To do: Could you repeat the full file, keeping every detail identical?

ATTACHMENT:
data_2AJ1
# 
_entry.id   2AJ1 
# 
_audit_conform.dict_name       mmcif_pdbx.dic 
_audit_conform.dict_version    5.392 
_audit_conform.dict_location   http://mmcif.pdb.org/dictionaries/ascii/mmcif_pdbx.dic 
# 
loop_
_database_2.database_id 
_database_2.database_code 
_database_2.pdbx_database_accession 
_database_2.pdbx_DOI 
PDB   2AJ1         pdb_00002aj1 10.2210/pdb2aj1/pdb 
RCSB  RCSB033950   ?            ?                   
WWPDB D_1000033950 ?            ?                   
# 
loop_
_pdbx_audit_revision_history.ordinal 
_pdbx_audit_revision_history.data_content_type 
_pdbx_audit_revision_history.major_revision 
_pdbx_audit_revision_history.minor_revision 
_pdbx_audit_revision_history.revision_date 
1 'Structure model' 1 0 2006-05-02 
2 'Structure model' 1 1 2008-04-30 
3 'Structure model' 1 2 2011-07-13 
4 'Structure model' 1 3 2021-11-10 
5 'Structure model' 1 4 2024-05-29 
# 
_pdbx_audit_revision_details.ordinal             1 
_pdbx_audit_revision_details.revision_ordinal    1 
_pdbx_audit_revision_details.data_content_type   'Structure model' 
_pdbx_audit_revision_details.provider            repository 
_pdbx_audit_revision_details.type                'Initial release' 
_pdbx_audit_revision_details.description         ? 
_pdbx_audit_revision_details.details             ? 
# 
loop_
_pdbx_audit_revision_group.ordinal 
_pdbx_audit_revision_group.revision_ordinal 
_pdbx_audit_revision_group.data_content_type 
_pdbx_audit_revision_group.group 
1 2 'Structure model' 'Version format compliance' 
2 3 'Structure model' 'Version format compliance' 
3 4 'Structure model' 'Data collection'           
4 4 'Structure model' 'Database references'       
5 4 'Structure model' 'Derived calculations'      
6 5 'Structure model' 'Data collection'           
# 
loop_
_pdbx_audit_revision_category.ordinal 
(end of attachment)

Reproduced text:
data_2AJ1
# 
_entry.id   2AJ1 
# 
_audit_conform.dict_name       mmcif_pdbx.dic 
_audit_conform.dict_version    5.392 
_audit_conform.dict_location   http://mmcif.pdb.org/dictionaries/ascii/mmcif_pdbx.dic 
# 
loop_
_database_2.database_id 
_database_2.database_code 
_database_2.pdbx_database_accession 
_database_2.pdbx_DOI 
PDB   2AJ1         pdb_00002aj1 10.2210/pdb2aj1/pdb 
RCSB  RCSB033950   ?            ?                   
WWPDB D_1000033950 ?            ?                   
# 
loop_
_pdbx_audit_revision_history.ordinal 
_pdbx_audit_revision_history.data_content_type 
_pdbx_audit_revision_history.major_revision 
_pdbx_audit_revision_history.minor_revision 
_pdbx_audit_revision_history.revision_date 
1 'Structure model' 1 0 2006-05-02 
2 'Structure model' 1 1 2008-04-30 
3 'Structure model' 1 2 2011-07-13 
4 'Structure model' 1 3 2021-11-10 
5 'Structure model' 1 4 2024-05-29 
# 
_pdbx_audit_revision_details.ordinal             1 
_pdbx_audit_revision_details.revision_ordinal    1 
_pdbx_audit_revision_details.data_content_type   'Structure model' 
_pdbx_audit_revision_details.provider            repository 
_pdbx_audit_revision_details.type                'Initial release' 
_pdbx_audit_revision_details.description         ? 
_pdbx_audit_revision_details.details             ? 
# 
loop_
_pdbx_audit_revision_group.ordinal 
_pdbx_audit_revision_group.revision_ordinal 
_pdbx_audit_revision_group.data_content_type 
_pdbx_audit_revision_group.group 
1 2 'Structure model' 'Version format compliance' 
2 3 'Structure model' 'Version format compliance' 
3 4 'Structure model' 'Data collection'           
4 4 'Structure model' 'Database references'       
5 4 'Structure model' 'Derived calculations'      
6 5 'Structure model' 'Data collection'           
# 
loop_
_pdbx_audit_revision_category.ordinal 